• Report this Comment On May 22, 2012, at 12:29 AM, prginww wrote:


    I would argue that we're still two full trading days passed the debut of Facebook, and some investors still don't have order confirmations of whether or not they own shares as both unbelievable incompetence, and a sign of emotional buying.

    That level of confusion can only be created because of such a large influx of orders, both buy and sell side.

    i do whole-heartedly agree that most media outlets beat the door down on the Facebook IPO and tried to pump the public up about it.


  • Report this Comment On May 22, 2012, at 12:47 AM, prginww wrote:

    I'm not sure not knowing if you are long or short the stock is a sign of emotional buying. I see that a sign that Nasdaq effed-up big time. Sure, it could have been a large influx of emotional buying and selling that caused the trading problems... or it could have been cause by extreme-incompetence on Nasdaq's part. Like BATS-level of incompetence. I'm willing to bet on incompetence. Incompetence is almost always a good bet to go with. When in doubt, go with incompetence.

  • Report this Comment On May 22, 2012, at 1:14 AM, prginww wrote:

    The BATS debacle is definitely a Gaffe of the Year candidate... I wasn't aware that you could just withdraw your IPO if you didn't like the way the cookie crumbled.


  • Report this Comment On May 22, 2012, at 11:42 AM, prginww wrote:

    "Underwriters did a good job" WHAT??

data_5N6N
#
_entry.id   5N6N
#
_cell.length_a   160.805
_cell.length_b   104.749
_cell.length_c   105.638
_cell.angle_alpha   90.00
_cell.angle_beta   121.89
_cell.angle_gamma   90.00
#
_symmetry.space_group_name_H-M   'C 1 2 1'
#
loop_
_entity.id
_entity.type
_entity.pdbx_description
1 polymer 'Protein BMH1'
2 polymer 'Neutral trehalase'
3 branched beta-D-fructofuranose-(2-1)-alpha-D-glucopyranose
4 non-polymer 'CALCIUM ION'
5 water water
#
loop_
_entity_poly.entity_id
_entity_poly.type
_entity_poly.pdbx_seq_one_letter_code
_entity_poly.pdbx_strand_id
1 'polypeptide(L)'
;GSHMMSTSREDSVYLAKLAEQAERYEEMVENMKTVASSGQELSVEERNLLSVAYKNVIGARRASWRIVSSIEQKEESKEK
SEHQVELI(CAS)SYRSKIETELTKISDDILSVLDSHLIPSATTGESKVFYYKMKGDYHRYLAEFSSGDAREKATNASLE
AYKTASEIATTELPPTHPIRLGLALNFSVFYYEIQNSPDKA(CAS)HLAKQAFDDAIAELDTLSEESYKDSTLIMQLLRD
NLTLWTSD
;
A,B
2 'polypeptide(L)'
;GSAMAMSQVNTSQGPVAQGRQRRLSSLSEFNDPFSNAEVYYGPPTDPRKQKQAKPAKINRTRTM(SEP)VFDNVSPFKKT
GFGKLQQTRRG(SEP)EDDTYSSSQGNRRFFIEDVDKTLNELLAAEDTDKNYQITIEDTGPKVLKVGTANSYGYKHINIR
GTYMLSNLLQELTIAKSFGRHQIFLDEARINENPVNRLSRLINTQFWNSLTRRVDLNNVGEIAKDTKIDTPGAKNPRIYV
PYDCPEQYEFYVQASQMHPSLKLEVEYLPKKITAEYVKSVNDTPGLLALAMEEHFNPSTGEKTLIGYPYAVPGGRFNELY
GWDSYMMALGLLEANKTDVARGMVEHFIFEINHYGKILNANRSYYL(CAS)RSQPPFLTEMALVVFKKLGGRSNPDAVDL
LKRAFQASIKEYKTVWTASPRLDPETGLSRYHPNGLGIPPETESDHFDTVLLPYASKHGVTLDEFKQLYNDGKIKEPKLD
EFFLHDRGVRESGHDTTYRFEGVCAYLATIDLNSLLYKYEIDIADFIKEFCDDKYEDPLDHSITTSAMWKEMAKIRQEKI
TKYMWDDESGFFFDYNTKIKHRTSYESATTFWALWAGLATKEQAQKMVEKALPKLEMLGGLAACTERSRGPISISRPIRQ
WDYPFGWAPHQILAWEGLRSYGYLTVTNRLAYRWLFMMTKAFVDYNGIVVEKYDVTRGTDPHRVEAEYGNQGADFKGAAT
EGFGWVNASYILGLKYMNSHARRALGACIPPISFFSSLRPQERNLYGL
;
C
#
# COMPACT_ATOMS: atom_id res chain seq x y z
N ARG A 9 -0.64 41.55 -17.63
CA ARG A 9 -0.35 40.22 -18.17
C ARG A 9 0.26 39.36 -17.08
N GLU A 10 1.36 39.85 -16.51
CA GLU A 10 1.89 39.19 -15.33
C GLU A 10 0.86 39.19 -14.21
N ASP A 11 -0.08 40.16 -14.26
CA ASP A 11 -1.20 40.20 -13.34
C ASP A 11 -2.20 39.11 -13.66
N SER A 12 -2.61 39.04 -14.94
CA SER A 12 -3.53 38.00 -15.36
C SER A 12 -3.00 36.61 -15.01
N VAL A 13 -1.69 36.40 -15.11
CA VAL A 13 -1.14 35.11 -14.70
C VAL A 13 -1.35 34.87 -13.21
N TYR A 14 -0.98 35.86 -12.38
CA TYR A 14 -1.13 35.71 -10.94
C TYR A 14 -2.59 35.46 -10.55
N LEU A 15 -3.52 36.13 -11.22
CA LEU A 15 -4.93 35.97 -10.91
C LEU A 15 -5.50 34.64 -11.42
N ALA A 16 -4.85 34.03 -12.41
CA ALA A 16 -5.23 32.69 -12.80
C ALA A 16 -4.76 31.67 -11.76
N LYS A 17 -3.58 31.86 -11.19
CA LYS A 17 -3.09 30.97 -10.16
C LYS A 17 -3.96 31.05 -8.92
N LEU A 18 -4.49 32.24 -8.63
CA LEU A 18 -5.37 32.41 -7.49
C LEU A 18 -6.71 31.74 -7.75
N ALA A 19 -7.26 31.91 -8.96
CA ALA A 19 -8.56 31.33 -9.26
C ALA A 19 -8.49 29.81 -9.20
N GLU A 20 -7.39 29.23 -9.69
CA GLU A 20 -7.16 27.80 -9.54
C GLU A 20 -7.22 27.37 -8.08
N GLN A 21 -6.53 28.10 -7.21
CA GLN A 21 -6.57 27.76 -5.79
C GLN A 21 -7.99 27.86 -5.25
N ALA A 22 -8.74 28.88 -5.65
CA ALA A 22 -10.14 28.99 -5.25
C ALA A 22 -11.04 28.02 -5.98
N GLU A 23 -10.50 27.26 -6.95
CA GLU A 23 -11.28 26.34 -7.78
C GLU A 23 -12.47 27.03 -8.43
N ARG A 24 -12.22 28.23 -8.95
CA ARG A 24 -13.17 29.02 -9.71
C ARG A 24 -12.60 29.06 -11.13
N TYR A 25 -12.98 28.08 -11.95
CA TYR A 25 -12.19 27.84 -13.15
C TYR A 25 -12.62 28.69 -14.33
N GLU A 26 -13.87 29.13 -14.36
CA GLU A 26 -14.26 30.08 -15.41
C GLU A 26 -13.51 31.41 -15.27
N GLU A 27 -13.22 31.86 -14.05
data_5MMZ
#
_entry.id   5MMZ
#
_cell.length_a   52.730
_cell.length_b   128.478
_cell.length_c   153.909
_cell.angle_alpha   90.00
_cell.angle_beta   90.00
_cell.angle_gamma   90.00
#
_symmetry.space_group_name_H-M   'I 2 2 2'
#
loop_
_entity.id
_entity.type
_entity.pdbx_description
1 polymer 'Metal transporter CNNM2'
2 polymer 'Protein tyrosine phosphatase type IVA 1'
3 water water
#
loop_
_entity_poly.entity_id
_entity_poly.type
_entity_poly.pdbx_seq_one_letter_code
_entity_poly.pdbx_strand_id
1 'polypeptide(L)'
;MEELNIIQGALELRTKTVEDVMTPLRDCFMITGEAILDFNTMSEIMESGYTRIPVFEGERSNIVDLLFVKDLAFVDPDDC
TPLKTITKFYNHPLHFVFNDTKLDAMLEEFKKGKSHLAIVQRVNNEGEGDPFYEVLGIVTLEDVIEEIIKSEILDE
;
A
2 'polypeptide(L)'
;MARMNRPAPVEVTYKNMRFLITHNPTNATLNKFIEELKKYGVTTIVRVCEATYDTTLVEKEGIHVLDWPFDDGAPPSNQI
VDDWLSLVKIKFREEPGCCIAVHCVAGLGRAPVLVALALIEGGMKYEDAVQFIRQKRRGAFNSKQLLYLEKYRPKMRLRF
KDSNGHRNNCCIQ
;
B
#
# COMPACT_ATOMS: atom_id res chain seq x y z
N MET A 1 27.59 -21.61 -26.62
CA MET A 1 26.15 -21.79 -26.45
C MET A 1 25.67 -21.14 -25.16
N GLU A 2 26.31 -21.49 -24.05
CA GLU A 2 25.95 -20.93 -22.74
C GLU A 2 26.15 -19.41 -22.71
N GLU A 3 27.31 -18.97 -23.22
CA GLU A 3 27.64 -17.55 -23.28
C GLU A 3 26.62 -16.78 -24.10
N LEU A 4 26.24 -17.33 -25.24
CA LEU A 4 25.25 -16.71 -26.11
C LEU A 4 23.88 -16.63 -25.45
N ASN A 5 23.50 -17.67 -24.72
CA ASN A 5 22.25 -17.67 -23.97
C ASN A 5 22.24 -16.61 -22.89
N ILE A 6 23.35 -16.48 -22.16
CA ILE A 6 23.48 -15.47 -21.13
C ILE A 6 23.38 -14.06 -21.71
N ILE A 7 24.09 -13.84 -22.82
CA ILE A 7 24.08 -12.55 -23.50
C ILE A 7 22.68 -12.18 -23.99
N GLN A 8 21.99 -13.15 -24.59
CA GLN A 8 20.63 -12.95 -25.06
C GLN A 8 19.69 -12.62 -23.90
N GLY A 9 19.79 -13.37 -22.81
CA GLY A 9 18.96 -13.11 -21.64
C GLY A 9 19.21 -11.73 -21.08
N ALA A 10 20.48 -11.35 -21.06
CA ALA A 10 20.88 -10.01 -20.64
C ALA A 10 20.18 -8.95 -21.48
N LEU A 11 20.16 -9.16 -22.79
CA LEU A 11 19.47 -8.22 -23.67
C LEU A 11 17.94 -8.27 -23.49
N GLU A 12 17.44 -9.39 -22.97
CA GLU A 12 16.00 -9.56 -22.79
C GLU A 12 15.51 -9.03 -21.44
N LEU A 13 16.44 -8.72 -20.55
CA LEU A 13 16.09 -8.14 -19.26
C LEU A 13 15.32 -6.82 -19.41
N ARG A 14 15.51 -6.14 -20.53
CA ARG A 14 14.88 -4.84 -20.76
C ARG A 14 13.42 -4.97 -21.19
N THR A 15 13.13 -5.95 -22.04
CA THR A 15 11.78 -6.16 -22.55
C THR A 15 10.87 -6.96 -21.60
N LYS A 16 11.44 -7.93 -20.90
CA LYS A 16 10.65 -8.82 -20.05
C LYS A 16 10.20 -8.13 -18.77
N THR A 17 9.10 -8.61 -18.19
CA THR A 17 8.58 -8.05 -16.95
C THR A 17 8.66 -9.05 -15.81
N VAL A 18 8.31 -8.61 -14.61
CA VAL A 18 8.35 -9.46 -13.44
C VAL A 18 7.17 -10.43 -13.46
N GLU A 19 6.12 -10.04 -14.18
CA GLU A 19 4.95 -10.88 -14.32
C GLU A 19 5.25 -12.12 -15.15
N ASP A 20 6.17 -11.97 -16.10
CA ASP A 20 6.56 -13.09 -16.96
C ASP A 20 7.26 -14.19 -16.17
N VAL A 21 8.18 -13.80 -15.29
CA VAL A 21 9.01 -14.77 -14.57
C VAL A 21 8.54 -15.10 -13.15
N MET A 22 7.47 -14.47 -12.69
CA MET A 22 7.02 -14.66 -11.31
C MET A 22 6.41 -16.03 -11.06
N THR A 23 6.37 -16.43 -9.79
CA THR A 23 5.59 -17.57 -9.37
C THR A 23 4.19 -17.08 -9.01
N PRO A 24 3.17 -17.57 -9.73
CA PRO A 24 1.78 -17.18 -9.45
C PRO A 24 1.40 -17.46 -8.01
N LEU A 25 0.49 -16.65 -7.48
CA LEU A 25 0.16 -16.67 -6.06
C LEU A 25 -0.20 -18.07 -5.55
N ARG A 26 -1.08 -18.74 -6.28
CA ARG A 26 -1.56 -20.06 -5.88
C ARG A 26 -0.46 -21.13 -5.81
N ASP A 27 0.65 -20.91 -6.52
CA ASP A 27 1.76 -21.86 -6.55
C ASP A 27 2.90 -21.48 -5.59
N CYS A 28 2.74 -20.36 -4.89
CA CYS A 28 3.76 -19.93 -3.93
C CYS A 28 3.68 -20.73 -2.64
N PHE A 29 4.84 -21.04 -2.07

"Facebook Bankers Secretly Cut Facebook’s Revenue Estimates In Middle Of IPO Roadshow"

    "Reuters' Alistair Barr is reporting that Facebook's lead underwriters, Morgan Stanley (MS), JP Morgan (JPM), and Goldman Sachs (GS) all cut their earnings forecasts for the company in the middle of the IPO roadshow."

    "But, just as important, news of the estimate cut was passed on only to a handful of big investor clients, not everyone else who was considering an investment in Facebook"

    Yep, the underwriters did a great job of withholding material information from the general investing population while diseminating it to the "BIG BOYS".

    Is this what you call a "Good Job" Sean?

  • Report this Comment On May 22, 2012, at 1:03 PM, prginww wrote:


    That story came out well after I had written this particular article. What the underwriters did in this aspect is unforgivable, however I still feel they priced the issue appropriately given the information we had available at the time.


  • Report this Comment On May 22, 2012, at 1:42 PM, prginww wrote:

    Given the information WHO had available? The underwriters, the general public or the privliged few? Did they really price the offering "appropriately" given the cut in the earnings forecast that they made and share with only the few?

    So, THEY, the underwriters, priced the offering correctly based on what WE, the general public, had available, even thought THEY knew that what WE had available information was not correct as the correct information was given to only a choosen few?

    Shouldn't they be pricing the IPO price on THEIR information and not on what "WE had available at the time"? Particularily whan THEY are unforgivably withholding the information.

    This is still what you call a "good job" Sean?

    Regarding the timing of the articles, don't you change your mind when new information is presented, or the infromation available changes, or do you steadfastly keep to your conclusions. When the facts change, Sir, I might change my mind, what do you do?